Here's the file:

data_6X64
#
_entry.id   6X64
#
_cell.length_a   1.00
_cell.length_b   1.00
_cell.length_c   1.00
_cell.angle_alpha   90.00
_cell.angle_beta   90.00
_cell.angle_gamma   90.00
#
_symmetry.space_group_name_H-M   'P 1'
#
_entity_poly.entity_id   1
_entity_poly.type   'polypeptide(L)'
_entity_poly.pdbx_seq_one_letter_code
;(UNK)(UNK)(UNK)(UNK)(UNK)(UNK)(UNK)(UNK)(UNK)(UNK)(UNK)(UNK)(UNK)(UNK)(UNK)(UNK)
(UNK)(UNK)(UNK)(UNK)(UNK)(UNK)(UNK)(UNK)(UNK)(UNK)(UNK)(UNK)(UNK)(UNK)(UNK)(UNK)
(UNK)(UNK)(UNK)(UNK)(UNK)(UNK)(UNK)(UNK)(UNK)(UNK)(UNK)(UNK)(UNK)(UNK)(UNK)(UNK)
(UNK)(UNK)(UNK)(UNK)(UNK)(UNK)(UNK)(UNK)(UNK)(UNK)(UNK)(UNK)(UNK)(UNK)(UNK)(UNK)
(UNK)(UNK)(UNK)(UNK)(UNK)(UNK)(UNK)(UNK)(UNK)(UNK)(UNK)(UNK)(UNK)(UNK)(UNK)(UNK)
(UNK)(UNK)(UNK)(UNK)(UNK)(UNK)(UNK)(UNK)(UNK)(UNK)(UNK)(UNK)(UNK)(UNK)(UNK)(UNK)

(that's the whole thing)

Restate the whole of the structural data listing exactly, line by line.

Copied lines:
data_6X64
#
_entry.id   6X64
#
_cell.length_a   1.00
_cell.length_b   1.00
_cell.length_c   1.00
_cell.angle_alpha   90.00
_cell.angle_beta   90.00
_cell.angle_gamma   90.00
#
_symmetry.space_group_name_H-M   'P 1'
#
_entity_poly.entity_id   1
_entity_poly.type   'polypeptide(L)'
_entity_poly.pdbx_seq_one_letter_code
;(UNK)(UNK)(UNK)(UNK)(UNK)(UNK)(UNK)(UNK)(UNK)(UNK)(UNK)(UNK)(UNK)(UNK)(UNK)(UNK)
(UNK)(UNK)(UNK)(UNK)(UNK)(UNK)(UNK)(UNK)(UNK)(UNK)(UNK)(UNK)(UNK)(UNK)(UNK)(UNK)
(UNK)(UNK)(UNK)(UNK)(UNK)(UNK)(UNK)(UNK)(UNK)(UNK)(UNK)(UNK)(UNK)(UNK)(UNK)(UNK)
(UNK)(UNK)(UNK)(UNK)(UNK)(UNK)(UNK)(UNK)(UNK)(UNK)(UNK)(UNK)(UNK)(UNK)(UNK)(UNK)
(UNK)(UNK)(UNK)(UNK)(UNK)(UNK)(UNK)(UNK)(UNK)(UNK)(UNK)(UNK)(UNK)(UNK)(UNK)(UNK)
(UNK)(UNK)(UNK)(UNK)(UNK)(UNK)(UNK)(UNK)(UNK)(UNK)(UNK)(UNK)(UNK)(UNK)(UNK)(UNK)